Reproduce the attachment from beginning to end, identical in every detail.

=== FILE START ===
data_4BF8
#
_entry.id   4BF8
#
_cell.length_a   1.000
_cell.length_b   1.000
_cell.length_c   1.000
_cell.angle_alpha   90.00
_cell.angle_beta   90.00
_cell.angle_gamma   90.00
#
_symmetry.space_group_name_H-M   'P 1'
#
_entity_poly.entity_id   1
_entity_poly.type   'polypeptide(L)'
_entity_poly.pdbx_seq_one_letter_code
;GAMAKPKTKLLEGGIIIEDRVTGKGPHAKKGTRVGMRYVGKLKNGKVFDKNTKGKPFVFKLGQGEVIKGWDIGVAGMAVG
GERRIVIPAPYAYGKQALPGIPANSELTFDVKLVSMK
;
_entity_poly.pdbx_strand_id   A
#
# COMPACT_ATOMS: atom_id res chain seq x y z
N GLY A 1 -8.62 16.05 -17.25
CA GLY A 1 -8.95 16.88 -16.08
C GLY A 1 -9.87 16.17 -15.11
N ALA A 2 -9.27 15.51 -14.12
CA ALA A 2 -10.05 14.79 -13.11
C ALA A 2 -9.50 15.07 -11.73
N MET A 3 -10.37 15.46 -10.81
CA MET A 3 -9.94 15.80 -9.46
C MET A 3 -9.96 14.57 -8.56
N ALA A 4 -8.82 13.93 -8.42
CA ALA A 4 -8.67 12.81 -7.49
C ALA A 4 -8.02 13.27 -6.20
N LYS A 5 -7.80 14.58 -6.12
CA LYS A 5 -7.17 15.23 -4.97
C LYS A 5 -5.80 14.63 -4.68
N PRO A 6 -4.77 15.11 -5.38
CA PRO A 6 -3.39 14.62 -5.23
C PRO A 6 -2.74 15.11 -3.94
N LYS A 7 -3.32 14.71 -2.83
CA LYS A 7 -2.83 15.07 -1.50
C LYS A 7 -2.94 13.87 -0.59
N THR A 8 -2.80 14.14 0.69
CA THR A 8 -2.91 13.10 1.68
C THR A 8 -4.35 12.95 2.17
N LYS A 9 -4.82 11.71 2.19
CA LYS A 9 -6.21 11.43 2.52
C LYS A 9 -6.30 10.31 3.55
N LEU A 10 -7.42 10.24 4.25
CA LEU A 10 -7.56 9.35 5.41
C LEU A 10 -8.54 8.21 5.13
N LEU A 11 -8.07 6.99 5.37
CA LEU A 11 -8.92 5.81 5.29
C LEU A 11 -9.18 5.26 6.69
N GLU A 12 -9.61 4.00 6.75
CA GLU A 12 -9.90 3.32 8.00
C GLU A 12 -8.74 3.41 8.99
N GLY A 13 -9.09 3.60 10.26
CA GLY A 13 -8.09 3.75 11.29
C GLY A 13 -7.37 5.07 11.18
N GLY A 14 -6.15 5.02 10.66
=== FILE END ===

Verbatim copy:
data_4BF8
#
_entry.id   4BF8
#
_cell.length_a   1.000
_cell.length_b   1.000
_cell.length_c   1.000
_cell.angle_alpha   90.00
_cell.angle_beta   90.00
_cell.angle_gamma   90.00
#
_symmetry.space_group_name_H-M   'P 1'
#
_entity_poly.entity_id   1
_entity_poly.type   'polypeptide(L)'
_entity_poly.pdbx_seq_one_letter_code
;GAMAKPKTKLLEGGIIIEDRVTGKGPHAKKGTRVGMRYVGKLKNGKVFDKNTKGKPFVFKLGQGEVIKGWDIGVAGMAVG
GERRIVIPAPYAYGKQALPGIPANSELTFDVKLVSMK
;
_entity_poly.pdbx_strand_id   A
#
# COMPACT_ATOMS: atom_id res chain seq x y z
N GLY A 1 -8.62 16.05 -17.25
CA GLY A 1 -8.95 16.88 -16.08
C GLY A 1 -9.87 16.17 -15.11
N ALA A 2 -9.27 15.51 -14.12
CA ALA A 2 -10.05 14.79 -13.11
C ALA A 2 -9.50 15.07 -11.73
N MET A 3 -10.37 15.46 -10.81
CA MET A 3 -9.94 15.80 -9.46
C MET A 3 -9.96 14.57 -8.56
N ALA A 4 -8.82 13.93 -8.42
CA ALA A 4 -8.67 12.81 -7.49
C ALA A 4 -8.02 13.27 -6.20
N LYS A 5 -7.80 14.58 -6.12
CA LYS A 5 -7.17 15.23 -4.97
C LYS A 5 -5.80 14.63 -4.68
N PRO A 6 -4.77 15.11 -5.38
CA PRO A 6 -3.39 14.62 -5.23
C PRO A 6 -2.74 15.11 -3.94
N LYS A 7 -3.32 14.71 -2.83
CA LYS A 7 -2.83 15.07 -1.50
C LYS A 7 -2.94 13.87 -0.59
N THR A 8 -2.80 14.14 0.69
CA THR A 8 -2.91 13.10 1.68
C THR A 8 -4.35 12.95 2.17
N LYS A 9 -4.82 11.71 2.19
CA LYS A 9 -6.21 11.43 2.52
C LYS A 9 -6.30 10.31 3.55
N LEU A 10 -7.42 10.24 4.25
CA LEU A 10 -7.56 9.35 5.41
C LEU A 10 -8.54 8.21 5.13
N LEU A 11 -8.07 6.99 5.37
CA LEU A 11 -8.92 5.81 5.29
C LEU A 11 -9.18 5.26 6.69
N GLU A 12 -9.61 4.00 6.75
CA GLU A 12 -9.90 3.32 8.00
C GLU A 12 -8.74 3.41 8.99
N GLY A 13 -9.09 3.60 10.26
CA GLY A 13 -8.09 3.75 11.29
C GLY A 13 -7.37 5.07 11.18
N GLY A 14 -6.15 5.02 10.66